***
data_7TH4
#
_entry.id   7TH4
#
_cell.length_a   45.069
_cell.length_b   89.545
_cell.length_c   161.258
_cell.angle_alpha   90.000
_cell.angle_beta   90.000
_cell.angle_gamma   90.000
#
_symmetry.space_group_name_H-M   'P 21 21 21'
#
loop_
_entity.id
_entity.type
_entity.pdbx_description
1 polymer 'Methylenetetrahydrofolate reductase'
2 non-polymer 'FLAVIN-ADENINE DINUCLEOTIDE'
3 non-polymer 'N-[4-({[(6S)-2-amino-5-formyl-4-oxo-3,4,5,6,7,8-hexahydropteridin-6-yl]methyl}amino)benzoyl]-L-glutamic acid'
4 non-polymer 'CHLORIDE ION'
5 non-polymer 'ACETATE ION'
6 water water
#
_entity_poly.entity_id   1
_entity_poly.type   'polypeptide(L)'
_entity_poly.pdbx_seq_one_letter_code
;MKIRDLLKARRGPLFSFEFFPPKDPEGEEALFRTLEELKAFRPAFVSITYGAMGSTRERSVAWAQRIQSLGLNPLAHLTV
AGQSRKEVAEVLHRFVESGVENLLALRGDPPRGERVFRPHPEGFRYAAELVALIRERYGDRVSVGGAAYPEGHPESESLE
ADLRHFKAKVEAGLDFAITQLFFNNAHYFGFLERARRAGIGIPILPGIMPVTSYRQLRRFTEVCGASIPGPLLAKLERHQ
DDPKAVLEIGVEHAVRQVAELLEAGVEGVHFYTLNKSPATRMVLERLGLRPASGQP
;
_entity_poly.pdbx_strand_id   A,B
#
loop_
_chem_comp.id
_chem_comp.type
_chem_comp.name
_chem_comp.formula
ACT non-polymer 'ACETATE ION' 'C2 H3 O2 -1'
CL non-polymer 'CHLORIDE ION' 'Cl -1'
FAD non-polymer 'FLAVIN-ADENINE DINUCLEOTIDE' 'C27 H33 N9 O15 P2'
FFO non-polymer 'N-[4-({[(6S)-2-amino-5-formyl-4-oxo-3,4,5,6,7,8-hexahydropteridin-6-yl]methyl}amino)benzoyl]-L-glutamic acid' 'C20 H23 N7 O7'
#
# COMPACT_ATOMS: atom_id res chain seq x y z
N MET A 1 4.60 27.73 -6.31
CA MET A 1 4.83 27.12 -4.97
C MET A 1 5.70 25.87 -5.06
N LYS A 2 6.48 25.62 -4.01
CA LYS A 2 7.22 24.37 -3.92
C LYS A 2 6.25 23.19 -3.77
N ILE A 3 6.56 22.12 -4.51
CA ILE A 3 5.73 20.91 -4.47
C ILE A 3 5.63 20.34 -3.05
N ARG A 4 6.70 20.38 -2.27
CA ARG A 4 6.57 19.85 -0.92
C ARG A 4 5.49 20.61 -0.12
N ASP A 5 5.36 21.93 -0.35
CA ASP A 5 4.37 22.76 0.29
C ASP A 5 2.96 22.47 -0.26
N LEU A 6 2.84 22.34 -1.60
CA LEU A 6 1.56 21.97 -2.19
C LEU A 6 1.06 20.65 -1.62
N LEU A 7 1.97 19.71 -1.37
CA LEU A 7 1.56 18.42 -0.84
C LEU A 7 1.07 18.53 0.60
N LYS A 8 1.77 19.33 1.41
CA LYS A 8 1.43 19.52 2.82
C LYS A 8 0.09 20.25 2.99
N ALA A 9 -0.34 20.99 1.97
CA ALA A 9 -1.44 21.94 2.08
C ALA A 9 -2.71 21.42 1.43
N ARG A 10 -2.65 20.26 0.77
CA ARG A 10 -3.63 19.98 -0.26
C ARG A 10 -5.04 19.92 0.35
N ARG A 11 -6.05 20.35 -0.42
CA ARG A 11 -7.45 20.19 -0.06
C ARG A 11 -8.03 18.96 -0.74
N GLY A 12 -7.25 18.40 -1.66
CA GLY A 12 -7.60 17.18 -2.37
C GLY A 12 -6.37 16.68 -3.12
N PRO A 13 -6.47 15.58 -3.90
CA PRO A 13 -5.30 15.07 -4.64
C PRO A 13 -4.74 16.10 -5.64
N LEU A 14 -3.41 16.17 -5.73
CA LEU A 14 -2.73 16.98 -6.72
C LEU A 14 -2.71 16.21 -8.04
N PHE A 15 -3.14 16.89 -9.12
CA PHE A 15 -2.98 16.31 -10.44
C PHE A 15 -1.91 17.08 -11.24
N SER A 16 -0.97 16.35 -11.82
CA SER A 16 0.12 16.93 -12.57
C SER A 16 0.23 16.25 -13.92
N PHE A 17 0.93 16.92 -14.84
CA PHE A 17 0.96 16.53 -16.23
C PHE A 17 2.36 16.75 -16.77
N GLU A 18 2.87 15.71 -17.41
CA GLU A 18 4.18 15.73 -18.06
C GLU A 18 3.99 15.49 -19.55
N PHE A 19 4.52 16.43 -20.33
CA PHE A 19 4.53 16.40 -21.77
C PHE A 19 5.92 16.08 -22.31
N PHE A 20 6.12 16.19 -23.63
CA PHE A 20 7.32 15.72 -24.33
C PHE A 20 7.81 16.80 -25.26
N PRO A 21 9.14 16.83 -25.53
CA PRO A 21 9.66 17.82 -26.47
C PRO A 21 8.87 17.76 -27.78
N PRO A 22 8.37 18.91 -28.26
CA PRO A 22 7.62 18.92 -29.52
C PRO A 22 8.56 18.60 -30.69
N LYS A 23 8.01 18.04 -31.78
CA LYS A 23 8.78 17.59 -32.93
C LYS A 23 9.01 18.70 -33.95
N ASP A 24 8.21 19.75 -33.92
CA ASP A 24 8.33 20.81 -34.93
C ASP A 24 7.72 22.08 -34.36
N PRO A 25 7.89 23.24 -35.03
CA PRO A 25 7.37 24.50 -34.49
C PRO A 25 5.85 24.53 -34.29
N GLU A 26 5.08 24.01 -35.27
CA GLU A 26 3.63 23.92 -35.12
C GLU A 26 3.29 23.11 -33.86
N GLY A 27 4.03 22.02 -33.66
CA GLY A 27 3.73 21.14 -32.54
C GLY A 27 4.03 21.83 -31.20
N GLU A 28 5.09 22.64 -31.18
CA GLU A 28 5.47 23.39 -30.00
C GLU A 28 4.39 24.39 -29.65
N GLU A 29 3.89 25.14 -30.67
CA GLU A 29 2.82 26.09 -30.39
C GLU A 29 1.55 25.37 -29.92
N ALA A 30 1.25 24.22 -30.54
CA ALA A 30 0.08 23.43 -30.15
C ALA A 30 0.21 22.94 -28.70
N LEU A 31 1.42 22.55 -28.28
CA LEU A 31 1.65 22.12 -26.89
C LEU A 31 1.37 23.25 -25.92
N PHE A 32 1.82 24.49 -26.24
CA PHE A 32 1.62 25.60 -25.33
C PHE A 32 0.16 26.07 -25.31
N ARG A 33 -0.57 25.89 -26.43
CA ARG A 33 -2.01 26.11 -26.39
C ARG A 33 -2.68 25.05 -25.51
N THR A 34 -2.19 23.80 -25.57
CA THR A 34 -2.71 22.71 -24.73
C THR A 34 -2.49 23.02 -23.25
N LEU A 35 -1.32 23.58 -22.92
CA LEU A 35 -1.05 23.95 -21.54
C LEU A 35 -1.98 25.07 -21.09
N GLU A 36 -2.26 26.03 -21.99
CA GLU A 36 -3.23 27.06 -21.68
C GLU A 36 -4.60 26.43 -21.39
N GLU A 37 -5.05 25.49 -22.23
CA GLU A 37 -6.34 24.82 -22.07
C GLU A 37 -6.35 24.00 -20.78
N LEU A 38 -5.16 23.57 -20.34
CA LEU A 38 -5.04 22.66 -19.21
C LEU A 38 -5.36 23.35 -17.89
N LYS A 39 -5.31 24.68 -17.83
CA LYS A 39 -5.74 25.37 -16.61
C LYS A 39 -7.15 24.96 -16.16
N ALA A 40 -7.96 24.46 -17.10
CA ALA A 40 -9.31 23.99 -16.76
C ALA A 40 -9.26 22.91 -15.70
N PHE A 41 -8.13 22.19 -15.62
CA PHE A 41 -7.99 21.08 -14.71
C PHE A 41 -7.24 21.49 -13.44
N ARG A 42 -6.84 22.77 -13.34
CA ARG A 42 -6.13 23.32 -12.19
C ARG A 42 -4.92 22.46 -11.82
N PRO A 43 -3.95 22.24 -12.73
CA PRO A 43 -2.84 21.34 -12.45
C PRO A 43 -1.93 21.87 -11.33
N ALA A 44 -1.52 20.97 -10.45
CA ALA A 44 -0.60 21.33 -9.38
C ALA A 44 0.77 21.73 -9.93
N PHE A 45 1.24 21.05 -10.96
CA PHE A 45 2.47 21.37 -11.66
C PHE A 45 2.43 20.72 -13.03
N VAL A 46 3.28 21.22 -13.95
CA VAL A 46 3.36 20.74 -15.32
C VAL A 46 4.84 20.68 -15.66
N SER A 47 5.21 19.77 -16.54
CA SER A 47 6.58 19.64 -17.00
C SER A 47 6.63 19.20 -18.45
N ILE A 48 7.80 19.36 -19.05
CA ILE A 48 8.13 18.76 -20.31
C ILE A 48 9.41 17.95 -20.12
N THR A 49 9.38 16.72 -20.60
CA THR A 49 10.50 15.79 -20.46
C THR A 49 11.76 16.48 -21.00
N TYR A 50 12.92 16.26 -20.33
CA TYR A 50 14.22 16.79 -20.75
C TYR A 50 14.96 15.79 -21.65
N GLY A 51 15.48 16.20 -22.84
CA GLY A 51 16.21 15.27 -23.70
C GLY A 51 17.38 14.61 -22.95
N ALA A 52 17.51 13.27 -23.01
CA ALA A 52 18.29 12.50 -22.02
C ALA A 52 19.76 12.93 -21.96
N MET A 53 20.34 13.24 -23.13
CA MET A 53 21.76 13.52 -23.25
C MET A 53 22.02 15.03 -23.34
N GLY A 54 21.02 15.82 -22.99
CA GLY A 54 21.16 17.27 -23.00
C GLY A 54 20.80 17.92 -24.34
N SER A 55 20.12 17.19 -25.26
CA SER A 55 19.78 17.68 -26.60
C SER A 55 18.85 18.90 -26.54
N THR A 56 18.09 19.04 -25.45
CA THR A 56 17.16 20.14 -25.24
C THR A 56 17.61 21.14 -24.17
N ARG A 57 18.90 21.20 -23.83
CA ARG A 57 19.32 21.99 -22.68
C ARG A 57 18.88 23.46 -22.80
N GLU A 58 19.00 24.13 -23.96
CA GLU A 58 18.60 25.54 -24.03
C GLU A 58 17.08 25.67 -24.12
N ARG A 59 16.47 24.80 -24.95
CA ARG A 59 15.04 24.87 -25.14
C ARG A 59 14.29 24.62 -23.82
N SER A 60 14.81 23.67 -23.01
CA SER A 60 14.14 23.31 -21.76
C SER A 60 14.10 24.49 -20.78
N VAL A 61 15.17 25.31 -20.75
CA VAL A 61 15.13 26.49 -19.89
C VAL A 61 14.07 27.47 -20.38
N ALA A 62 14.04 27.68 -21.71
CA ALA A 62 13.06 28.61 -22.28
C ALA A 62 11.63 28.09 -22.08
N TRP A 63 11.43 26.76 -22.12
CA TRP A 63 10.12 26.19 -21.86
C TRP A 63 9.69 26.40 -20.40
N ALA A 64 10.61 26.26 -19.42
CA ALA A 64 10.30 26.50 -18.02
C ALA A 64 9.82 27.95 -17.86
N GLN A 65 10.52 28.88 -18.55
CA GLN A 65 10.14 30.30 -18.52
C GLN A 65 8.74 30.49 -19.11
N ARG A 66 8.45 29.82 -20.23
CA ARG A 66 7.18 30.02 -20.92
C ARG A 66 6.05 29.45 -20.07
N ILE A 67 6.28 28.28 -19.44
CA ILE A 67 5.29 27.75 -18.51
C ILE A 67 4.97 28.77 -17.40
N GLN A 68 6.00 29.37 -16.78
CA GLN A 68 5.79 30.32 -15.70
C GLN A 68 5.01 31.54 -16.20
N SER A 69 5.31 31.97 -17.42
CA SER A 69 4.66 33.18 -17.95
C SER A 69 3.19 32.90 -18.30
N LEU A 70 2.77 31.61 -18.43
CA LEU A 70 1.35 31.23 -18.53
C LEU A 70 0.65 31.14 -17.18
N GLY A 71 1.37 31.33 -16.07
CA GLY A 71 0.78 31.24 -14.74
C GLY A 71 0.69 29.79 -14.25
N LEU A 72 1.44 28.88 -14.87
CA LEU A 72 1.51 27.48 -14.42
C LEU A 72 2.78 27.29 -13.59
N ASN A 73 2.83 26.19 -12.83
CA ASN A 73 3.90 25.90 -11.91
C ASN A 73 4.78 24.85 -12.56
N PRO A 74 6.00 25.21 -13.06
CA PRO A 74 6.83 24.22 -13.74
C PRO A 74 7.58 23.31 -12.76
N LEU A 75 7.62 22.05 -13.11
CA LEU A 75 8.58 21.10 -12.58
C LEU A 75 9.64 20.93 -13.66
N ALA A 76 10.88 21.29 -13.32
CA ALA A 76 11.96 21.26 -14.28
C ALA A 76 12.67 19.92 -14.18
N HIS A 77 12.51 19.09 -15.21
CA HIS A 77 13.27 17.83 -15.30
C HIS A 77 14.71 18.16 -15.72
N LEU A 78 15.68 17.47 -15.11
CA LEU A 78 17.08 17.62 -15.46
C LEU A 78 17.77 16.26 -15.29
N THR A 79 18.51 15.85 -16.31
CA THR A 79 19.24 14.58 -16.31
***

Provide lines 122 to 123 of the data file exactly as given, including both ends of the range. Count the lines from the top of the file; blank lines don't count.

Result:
CA GLU A 26 3.63 23.92 -35.12
C GLU A 26 3.29 23.11 -33.86